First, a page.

A roller-coaster tale from 'voice of a generation' Lena Dunham
London is not bedlam or a cradle of vice. In fact it, as much as anywhere, deserves independence

London is not bedlam or a cradle of vice

In fact it, as much as anywhere, deserves independence
Vivienne Westwood 'didn’t want' relationship with Malcolm McLaren

Vivienne Westwood 'didn’t want' relationship with McLaren

Designer 'felt pressured' into going out with Sex Pistols manager
Jourdan Dunn: Model mother

Model mother

Jordan Dunn became one of the best-paid models in the world
Apple still coolest brand – despite U2 PR disaster

Apple still the coolest brand

Despite PR disaster of free U2 album
Scottish referendum: The Yes vote was the love that dared speak its name, but it was not to be

Despite the result, this is the end of the status quo

Boyd Tonkin on the fall-out from the Scottish referendum
Manolo Blahnik: The high priest of heels talks flats, Englishness, and why he loves Mary Beard

Manolo Blahnik: Flats, Englishness, and Mary Beard

The shoe designer who has been dubbed 'the patron saint of the stiletto'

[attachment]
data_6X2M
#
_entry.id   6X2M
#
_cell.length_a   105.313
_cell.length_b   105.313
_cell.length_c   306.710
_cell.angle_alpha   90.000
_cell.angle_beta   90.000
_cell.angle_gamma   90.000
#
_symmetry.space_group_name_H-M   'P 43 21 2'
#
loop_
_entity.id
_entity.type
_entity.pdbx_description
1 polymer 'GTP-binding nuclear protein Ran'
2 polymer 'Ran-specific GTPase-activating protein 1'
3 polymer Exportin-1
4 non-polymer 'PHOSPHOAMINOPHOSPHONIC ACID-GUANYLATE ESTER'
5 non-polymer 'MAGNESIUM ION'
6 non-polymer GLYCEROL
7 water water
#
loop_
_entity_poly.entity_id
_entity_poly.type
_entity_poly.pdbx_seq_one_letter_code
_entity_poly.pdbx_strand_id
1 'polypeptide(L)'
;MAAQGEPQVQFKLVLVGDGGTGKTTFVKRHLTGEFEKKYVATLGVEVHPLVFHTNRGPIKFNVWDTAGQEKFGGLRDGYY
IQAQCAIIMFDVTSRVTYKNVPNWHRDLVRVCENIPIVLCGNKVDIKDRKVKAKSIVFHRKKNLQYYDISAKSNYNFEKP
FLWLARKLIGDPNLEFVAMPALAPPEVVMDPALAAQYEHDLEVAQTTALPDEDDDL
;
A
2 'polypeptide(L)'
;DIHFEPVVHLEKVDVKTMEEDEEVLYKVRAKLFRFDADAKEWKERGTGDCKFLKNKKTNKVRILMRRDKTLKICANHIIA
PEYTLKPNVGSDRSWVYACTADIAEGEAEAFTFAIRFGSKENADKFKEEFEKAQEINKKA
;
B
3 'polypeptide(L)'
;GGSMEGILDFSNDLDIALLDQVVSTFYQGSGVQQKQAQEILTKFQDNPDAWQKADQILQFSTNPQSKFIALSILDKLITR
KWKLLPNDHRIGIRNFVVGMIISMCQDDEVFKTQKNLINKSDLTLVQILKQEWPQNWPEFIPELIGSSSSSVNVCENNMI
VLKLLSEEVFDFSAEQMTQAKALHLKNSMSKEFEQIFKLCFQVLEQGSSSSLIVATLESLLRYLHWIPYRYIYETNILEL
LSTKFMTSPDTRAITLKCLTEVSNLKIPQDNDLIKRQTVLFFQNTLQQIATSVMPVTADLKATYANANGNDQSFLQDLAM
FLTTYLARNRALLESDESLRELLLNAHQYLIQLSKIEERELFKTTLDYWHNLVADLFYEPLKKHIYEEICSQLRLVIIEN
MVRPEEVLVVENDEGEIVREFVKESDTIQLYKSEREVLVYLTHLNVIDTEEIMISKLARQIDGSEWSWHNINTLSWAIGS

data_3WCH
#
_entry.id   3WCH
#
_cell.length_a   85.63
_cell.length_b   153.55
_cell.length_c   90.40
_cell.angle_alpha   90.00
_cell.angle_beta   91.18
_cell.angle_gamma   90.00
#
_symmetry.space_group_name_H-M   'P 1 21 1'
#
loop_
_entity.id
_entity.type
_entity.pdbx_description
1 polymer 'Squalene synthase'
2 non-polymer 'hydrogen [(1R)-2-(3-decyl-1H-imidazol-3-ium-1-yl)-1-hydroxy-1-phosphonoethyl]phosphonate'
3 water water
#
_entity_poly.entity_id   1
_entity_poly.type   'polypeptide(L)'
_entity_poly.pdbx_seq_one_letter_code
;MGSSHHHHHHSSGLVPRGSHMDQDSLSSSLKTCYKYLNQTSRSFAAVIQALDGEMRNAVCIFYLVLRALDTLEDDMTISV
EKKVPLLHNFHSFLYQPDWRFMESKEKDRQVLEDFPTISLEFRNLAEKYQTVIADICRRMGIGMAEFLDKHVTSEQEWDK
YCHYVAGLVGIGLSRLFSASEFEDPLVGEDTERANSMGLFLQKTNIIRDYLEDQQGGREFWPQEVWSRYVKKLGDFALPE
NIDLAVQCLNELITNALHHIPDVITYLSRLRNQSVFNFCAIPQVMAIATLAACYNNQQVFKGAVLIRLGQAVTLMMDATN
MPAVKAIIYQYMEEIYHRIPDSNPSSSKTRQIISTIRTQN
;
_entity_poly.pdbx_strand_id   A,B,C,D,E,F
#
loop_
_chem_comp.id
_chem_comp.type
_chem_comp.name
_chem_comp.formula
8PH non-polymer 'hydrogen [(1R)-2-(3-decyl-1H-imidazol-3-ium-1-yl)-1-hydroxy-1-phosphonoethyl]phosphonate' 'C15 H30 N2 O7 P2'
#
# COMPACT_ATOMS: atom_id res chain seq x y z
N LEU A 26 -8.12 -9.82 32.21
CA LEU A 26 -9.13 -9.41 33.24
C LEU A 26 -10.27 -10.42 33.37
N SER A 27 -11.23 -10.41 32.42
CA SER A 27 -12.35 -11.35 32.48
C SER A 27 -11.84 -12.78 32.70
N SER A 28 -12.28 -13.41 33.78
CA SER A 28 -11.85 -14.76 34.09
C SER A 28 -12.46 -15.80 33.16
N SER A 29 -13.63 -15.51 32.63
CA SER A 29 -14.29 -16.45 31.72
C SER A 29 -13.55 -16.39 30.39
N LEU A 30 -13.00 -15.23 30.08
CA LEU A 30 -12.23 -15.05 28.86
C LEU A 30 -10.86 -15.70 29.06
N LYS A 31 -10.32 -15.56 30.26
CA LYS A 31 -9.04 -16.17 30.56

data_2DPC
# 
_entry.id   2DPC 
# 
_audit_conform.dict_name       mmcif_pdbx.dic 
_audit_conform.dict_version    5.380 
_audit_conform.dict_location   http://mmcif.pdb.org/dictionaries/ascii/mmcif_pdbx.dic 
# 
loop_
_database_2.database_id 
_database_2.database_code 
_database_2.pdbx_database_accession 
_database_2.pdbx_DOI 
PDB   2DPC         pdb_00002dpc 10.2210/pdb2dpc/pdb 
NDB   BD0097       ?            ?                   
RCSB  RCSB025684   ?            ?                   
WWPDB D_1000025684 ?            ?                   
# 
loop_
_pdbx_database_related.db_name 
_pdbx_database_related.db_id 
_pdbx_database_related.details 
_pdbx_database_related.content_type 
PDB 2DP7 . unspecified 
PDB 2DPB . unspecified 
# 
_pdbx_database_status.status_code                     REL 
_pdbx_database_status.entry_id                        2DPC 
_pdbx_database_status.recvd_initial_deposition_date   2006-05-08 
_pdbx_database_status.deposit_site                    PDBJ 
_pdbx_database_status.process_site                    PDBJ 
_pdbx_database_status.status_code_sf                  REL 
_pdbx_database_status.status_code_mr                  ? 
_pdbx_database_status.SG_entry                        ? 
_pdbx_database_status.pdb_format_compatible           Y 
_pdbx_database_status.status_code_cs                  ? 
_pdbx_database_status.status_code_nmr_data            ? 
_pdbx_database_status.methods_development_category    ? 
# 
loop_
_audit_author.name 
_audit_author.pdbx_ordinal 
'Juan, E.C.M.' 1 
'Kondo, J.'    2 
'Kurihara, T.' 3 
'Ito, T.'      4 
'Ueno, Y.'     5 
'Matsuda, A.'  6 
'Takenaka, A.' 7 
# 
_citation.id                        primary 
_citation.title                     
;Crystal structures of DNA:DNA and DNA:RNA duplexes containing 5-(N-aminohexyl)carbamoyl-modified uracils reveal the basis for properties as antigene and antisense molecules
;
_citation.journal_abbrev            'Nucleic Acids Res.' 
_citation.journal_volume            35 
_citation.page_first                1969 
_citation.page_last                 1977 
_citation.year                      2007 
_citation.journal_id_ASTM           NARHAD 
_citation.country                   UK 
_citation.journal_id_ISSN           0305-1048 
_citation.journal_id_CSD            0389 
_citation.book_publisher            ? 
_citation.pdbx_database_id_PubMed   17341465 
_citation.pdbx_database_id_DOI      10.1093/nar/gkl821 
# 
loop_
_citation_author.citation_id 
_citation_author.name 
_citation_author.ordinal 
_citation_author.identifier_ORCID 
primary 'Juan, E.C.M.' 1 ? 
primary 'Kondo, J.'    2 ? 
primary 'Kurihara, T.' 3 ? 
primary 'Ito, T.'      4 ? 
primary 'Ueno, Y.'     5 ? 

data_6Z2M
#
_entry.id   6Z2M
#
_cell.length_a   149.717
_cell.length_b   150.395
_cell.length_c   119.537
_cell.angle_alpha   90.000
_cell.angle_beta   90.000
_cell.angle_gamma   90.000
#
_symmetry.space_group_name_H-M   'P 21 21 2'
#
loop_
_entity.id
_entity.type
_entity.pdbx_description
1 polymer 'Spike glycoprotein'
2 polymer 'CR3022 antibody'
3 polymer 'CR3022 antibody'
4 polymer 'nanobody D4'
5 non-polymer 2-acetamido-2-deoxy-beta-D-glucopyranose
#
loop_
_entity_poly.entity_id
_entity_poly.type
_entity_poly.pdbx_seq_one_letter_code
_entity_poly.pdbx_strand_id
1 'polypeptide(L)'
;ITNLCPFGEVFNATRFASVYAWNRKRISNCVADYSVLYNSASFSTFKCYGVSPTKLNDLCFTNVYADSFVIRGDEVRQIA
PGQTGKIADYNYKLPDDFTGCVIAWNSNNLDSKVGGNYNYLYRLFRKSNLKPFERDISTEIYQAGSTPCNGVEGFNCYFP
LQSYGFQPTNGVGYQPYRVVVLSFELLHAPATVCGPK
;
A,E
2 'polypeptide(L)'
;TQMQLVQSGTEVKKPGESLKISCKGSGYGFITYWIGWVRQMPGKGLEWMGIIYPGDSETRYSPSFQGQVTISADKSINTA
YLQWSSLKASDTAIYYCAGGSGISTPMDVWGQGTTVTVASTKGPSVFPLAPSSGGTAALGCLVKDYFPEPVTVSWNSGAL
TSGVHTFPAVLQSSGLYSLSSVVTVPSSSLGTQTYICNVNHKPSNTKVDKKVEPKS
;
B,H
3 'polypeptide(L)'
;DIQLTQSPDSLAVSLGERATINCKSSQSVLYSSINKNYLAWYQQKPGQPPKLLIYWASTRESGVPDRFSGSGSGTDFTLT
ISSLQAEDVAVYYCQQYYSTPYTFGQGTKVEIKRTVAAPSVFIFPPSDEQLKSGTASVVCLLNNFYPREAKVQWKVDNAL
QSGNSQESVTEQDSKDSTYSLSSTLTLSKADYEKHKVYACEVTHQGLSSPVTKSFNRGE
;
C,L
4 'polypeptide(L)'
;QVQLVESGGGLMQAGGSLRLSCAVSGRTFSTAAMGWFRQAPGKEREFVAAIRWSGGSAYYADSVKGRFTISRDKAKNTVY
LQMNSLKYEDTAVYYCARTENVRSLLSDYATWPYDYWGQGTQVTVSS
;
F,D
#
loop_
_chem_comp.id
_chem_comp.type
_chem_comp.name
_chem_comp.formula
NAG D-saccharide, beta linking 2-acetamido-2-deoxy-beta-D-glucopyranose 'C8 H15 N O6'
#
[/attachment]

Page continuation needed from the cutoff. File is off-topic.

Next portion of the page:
The Beatles biographer reveals exclusive original manuscripts of some of the best pop songs ever written

Scrambled eggs and LSD

Behind The Beatles' lyrics - thanks to Hunter Davis's original manuscript copies
'Normcore' fashion: Blending in is the new standing out in latest catwalk non-trend

'Normcore': Blending in is the new standing out

Just when fashion was in grave danger of running out of trends, it only went and invented the non-trend. Rebecca Gonsalves investigates
Dance’s new leading ladies fight back: How female vocalists are now writing their own hits

New leading ladies of dance fight back

How female vocalists are now writing their own hits
Mystery of the Ground Zero wedding photo

A shot in the dark

Mystery of the wedding photo from Ground Zero
His life, the universe and everything

His life, the universe and everything

New biography sheds light on comic genius of Douglas Adams
Save us from small screen superheroes

Save us from small screen superheroes

Shows like Agents of S.H.I.E.L.D are little more than marketing tools
Reach for the skies

Reach for the skies

From pools to football pitches, rooftop living is looking up
These are the 12 best hotel spas in the UK

12 best hotel spas in the UK

Some hotels go all out on facilities; others stand out for the sheer quality of treatments